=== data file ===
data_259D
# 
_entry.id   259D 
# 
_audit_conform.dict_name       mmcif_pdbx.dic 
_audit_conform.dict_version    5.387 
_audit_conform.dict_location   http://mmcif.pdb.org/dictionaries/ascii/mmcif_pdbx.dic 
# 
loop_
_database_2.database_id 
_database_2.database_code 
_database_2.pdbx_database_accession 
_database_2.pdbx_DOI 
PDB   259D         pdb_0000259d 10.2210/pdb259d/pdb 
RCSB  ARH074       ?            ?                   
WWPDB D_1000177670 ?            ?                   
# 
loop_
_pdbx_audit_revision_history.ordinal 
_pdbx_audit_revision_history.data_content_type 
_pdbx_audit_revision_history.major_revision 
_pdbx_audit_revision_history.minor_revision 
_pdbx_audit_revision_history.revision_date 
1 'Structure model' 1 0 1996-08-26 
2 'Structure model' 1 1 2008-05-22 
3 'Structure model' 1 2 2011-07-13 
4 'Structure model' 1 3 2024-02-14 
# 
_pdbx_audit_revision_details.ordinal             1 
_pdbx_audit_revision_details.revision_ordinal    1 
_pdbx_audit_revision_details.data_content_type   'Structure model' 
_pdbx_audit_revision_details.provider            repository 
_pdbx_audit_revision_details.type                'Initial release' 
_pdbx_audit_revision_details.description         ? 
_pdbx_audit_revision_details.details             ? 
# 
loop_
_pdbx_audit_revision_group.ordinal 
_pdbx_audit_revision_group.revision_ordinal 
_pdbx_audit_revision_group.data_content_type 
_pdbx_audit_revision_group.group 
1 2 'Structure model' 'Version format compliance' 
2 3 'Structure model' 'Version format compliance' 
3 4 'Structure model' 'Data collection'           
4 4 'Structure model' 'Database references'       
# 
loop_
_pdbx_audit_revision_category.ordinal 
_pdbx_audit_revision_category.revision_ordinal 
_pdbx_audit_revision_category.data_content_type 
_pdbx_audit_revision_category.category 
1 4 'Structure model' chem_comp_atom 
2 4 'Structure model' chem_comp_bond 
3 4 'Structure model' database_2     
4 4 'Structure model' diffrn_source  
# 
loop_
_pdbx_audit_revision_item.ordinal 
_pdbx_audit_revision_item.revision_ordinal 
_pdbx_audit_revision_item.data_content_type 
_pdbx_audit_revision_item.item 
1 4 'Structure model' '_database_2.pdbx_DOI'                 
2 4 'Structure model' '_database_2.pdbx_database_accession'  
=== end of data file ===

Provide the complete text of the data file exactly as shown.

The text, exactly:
data_259D
# 
_entry.id   259D 
# 
_audit_conform.dict_name       mmcif_pdbx.dic 
_audit_conform.dict_version    5.387 
_audit_conform.dict_location   http://mmcif.pdb.org/dictionaries/ascii/mmcif_pdbx.dic 
# 
loop_
_database_2.database_id 
_database_2.database_code 
_database_2.pdbx_database_accession 
_database_2.pdbx_DOI 
PDB   259D         pdb_0000259d 10.2210/pdb259d/pdb 
RCSB  ARH074       ?            ?                   
WWPDB D_1000177670 ?            ?                   
# 
loop_
_pdbx_audit_revision_history.ordinal 
_pdbx_audit_revision_history.data_content_type 
_pdbx_audit_revision_history.major_revision 
_pdbx_audit_revision_history.minor_revision 
_pdbx_audit_revision_history.revision_date 
1 'Structure model' 1 0 1996-08-26 
2 'Structure model' 1 1 2008-05-22 
3 'Structure model' 1 2 2011-07-13 
4 'Structure model' 1 3 2024-02-14 
# 
_pdbx_audit_revision_details.ordinal             1 
_pdbx_audit_revision_details.revision_ordinal    1 
_pdbx_audit_revision_details.data_content_type   'Structure model' 
_pdbx_audit_revision_details.provider            repository 
_pdbx_audit_revision_details.type                'Initial release' 
_pdbx_audit_revision_details.description         ? 
_pdbx_audit_revision_details.details             ? 
# 
loop_
_pdbx_audit_revision_group.ordinal 
_pdbx_audit_revision_group.revision_ordinal 
_pdbx_audit_revision_group.data_content_type 
_pdbx_audit_revision_group.group 
1 2 'Structure model' 'Version format compliance' 
2 3 'Structure model' 'Version format compliance' 
3 4 'Structure model' 'Data collection'           
4 4 'Structure model' 'Database references'       
# 
loop_
_pdbx_audit_revision_category.ordinal 
_pdbx_audit_revision_category.revision_ordinal 
_pdbx_audit_revision_category.data_content_type 
_pdbx_audit_revision_category.category 
1 4 'Structure model' chem_comp_atom 
2 4 'Structure model' chem_comp_bond 
3 4 'Structure model' database_2     
4 4 'Structure model' diffrn_source  
# 
loop_
_pdbx_audit_revision_item.ordinal 
_pdbx_audit_revision_item.revision_ordinal 
_pdbx_audit_revision_item.data_content_type 
_pdbx_audit_revision_item.item 
1 4 'Structure model' '_database_2.pdbx_DOI'                 
2 4 'Structure model' '_database_2.pdbx_database_accession'  